Gavin Manders lost his pinky toe in November 2012 and there were doubts he could regain the form that had made him Bermuda’s #1. *Bermuda Sun photo
Gavin Manders lost his pinky toe in November 2012 and there were doubts he could regain the form that had made him Bermuda’s #1. *Bermuda Sun photo

Gavin Manders is rounding back into form just in time for the Davis Cup.

He won the William Way Memorial Tournament this weekend with a 6-4, 6-1 victory over good friend and fellow Davis Cup teammate David Thomas in the final.

The triumph helped Manders reclaim the #1 ranking in Bermuda more than a year after an injury saw him have to push himself to even be able to play the sport. 

Manders was #1 up to the end of 2012 when an accident in November, which saw him lose his pinky toe, knocked him off the top spot as he was sidelined.

“That year, I only played one tournament and Dave won the William Way memorial last year. We also played in the finals of the Deloitte where I won, but he was the #1 for 2013.”

Manders said the road to recovery was a bit “overwhelming, but I never thought I couldn’t do it.”

He had a lot of support as Craig Brown from Apex Sport, his father Arnold, his personal coach Sam Maybury and national team coach Ricky Mallory all rallied behind him.

“I had a lot of people that helped me get back. My mom was a big support for me.”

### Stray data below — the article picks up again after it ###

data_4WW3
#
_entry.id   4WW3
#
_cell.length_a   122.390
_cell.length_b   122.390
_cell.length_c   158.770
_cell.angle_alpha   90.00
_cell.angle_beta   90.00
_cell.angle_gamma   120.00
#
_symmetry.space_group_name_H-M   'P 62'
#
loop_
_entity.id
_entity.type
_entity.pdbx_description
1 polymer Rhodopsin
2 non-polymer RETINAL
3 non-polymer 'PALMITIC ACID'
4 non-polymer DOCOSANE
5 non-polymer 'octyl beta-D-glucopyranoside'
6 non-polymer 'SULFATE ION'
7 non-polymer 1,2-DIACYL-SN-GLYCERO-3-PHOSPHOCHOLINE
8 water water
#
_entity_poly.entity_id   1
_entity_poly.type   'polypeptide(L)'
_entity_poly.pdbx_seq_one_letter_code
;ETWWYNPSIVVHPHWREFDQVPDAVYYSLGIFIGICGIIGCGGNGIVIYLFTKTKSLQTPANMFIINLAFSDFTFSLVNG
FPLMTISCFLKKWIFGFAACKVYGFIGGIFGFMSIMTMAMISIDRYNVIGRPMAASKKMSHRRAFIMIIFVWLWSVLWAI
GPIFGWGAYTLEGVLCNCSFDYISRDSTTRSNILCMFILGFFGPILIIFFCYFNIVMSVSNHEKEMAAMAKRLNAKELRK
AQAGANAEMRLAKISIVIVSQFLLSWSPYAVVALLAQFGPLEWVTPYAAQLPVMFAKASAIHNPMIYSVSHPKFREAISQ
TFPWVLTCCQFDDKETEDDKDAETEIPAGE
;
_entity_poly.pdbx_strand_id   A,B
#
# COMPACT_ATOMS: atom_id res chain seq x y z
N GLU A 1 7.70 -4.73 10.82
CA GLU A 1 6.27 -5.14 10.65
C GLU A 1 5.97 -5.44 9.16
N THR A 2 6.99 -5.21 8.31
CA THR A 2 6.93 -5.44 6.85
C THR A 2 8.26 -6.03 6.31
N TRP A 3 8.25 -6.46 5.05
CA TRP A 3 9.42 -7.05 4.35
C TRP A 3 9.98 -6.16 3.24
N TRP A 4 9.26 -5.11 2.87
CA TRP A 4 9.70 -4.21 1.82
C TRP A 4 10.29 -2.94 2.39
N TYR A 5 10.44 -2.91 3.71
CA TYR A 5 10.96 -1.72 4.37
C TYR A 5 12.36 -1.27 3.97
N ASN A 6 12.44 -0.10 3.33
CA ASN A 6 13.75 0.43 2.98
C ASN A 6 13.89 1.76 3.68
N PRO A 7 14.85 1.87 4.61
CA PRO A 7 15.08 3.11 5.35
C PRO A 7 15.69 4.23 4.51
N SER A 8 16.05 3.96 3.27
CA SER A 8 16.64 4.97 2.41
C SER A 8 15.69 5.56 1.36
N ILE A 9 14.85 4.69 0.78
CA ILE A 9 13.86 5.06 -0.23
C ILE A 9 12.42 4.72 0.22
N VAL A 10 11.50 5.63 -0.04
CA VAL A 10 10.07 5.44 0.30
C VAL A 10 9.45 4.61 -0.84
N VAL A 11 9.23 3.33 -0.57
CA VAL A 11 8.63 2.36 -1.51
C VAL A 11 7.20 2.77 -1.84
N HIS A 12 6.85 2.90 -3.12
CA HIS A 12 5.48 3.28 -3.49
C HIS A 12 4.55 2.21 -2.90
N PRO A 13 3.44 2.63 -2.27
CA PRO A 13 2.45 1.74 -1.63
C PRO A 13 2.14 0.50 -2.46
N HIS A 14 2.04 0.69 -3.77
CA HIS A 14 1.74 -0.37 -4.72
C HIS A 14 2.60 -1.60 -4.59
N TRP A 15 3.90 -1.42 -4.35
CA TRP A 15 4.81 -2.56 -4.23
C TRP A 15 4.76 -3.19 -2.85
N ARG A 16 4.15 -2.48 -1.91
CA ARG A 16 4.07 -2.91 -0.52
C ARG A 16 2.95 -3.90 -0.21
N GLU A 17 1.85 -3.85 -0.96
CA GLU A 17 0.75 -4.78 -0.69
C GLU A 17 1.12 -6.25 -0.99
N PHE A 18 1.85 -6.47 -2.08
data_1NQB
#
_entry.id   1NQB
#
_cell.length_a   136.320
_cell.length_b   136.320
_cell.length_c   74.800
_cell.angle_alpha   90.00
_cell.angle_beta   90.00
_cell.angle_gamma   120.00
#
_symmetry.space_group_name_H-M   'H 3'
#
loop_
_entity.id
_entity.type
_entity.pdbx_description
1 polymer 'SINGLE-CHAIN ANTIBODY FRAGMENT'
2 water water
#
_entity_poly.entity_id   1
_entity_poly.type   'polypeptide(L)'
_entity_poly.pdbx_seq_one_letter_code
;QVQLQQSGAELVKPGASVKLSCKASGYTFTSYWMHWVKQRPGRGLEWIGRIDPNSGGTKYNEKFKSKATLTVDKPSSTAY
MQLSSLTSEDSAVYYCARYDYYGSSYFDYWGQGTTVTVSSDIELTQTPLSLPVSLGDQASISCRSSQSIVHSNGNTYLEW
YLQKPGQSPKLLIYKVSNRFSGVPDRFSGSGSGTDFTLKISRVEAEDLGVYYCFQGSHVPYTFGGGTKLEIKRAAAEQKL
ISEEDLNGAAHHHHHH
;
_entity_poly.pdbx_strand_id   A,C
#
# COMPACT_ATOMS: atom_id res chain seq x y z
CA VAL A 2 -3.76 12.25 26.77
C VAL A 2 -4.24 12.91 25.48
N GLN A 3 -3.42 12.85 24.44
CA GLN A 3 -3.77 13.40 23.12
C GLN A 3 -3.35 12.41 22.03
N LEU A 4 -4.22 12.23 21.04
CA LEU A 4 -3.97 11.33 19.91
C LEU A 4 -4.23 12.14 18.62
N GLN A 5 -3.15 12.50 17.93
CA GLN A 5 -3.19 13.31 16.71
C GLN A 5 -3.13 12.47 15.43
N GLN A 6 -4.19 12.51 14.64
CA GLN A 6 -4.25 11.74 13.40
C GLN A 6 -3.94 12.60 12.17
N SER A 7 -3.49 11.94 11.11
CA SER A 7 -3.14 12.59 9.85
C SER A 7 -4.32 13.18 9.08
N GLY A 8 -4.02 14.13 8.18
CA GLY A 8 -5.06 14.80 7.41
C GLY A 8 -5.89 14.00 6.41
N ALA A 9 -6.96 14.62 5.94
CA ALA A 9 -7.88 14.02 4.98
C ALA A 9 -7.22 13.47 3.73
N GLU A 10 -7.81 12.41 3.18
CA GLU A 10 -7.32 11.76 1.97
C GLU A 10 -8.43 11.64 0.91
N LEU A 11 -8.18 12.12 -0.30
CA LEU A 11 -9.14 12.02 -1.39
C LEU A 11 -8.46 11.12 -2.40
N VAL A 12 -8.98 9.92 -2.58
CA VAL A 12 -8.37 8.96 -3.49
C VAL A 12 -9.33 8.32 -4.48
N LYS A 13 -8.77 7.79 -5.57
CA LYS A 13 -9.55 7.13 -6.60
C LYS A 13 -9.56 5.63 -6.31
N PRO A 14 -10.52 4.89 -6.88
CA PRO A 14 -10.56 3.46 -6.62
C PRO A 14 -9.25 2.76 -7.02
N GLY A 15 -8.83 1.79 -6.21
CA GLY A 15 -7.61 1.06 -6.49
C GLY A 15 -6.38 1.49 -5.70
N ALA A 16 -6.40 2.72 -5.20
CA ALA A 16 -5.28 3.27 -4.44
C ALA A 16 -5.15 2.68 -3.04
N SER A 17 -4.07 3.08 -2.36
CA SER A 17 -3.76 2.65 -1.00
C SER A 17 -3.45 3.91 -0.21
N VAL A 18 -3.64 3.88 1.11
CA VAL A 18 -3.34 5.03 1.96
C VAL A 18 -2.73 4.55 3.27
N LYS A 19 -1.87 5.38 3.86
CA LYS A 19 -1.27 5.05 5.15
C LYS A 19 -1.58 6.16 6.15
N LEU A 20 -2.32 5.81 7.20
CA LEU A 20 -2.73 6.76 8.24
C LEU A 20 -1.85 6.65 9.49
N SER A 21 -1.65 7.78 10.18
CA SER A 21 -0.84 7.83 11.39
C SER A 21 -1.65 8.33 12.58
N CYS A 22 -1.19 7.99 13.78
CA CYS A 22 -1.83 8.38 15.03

The once-again #1 said: “When you do a lot of hard work and you have a passion for a sport. I wasn’t sure I was going to get back to it, but I did and it was great.

“It’s one thing to get there and it’s another to keep it and that’s my goal. My goal is to hold it as long as possible.”

Manders said the most difficult part was being able to move like he used to before he lost his toe.

“I still have back problems. At the beginning stages, I wasn’t sure if I would be physically able to do it. Mentally, I knew I would be there, but I had to believe I had it physically in me to come back and do it.”

He said his victory on Sunday had “some of the highest quality tennis that I’ve been a part of in a tournament”. Manders said since the duo train together “we know what to expect from each other. I knew I had to stick in there and weather the storm because he hits a really big ball. I had to make sure I was loose enough as I am still dealing with the back. It stiffens up if I don’t keep moving. At the end of the day, it was who could stay focused the longest.”

Manders said he doesn’t recall what kind of shot he hit to win the match, but he does recall feeling “relieved just because I have been through so much. It had flashbacks from everything I had been through and everyone that helped me. It was very emotional, even though I didn’t show it that much.

“It was relief that I’m finally back and can now move forward and represent Bermuda in the Davis Cup.”

The team leaves on May 31 to go to Puerto Rico and will play in an 11-team tournament that also features Jamaica, Costa Rica, Bahamas, Trinidad, Panama and Honduras, among others. 

Besides Manders and Thomas, Jensen Bascome and Neil Towlson will represent Bermuda. Ricky Mallory will be the head coach.